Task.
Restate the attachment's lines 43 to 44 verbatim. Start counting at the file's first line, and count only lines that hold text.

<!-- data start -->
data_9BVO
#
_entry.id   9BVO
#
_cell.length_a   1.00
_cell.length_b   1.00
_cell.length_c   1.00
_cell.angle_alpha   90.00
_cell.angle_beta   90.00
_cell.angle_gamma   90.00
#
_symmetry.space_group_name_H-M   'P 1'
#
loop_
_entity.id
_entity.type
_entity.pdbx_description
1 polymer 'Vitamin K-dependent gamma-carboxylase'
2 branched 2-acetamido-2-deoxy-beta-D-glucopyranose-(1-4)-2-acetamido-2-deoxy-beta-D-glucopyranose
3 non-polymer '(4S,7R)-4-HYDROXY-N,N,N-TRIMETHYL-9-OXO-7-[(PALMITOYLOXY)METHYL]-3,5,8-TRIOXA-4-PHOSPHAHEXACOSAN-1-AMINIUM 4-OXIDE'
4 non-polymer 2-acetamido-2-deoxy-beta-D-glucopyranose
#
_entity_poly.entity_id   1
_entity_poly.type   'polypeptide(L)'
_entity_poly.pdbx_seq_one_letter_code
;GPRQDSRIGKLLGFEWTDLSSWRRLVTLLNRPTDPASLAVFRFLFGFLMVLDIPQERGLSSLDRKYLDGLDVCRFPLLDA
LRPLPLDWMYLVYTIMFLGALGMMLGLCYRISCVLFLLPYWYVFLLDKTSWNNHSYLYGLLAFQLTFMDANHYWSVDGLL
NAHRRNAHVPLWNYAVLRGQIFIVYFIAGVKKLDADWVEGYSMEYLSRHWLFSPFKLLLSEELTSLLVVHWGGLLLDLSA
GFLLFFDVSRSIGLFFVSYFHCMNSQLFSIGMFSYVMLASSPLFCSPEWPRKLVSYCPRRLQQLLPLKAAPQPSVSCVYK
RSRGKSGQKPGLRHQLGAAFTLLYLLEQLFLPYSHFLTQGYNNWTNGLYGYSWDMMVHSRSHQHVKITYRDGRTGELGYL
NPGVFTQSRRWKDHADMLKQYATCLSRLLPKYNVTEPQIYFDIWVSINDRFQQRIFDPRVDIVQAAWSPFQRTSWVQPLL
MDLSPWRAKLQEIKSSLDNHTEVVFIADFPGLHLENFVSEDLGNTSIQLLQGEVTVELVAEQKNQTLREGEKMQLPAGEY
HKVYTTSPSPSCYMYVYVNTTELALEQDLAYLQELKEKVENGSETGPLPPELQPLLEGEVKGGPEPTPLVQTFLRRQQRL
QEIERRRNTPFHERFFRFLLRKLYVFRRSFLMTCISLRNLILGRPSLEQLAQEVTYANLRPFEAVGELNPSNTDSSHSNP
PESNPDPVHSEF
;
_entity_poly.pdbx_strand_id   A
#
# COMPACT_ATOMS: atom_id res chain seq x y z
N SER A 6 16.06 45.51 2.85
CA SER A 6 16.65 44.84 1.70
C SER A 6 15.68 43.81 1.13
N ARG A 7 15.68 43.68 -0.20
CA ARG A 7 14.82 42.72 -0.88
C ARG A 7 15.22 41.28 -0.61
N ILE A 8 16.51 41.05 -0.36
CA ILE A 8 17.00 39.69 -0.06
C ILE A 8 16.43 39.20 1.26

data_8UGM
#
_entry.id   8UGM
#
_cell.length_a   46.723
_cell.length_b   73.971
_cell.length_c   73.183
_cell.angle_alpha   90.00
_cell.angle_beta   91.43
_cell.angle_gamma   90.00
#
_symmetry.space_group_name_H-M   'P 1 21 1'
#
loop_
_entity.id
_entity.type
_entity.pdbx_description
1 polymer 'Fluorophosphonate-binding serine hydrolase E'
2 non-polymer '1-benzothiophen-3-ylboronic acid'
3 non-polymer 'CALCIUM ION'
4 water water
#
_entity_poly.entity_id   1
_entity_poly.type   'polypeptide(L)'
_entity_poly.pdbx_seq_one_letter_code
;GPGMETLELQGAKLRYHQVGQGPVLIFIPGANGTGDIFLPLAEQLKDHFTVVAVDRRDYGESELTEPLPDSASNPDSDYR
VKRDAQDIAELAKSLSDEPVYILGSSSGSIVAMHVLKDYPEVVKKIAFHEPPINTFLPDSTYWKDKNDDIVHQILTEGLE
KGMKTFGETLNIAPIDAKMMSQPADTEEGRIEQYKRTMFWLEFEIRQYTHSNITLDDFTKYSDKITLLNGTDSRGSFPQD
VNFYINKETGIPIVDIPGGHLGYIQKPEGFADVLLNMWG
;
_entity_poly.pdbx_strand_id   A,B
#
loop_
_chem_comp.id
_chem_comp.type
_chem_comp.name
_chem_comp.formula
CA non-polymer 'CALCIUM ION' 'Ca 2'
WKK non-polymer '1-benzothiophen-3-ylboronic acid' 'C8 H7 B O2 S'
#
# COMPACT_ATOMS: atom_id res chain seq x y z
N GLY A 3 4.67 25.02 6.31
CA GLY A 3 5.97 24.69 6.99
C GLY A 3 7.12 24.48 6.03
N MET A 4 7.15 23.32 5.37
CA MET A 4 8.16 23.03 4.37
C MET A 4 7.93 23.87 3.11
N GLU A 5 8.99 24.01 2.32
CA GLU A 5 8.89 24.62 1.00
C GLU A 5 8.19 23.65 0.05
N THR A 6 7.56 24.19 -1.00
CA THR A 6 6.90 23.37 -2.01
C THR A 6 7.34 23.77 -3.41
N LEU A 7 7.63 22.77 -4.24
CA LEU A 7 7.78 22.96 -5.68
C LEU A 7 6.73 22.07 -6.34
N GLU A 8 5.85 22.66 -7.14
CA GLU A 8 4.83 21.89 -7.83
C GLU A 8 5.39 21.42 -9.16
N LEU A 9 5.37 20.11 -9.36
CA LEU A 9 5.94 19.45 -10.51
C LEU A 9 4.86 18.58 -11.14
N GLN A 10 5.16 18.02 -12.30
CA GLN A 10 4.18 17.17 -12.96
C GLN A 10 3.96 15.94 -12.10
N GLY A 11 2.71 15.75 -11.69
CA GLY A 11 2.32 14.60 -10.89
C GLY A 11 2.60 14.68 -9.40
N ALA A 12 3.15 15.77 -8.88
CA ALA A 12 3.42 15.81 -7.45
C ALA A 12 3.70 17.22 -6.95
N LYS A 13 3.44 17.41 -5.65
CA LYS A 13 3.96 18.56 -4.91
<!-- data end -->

N ARG A 7 15.68 43.68 -0.20
CA ARG A 7 14.82 42.72 -0.88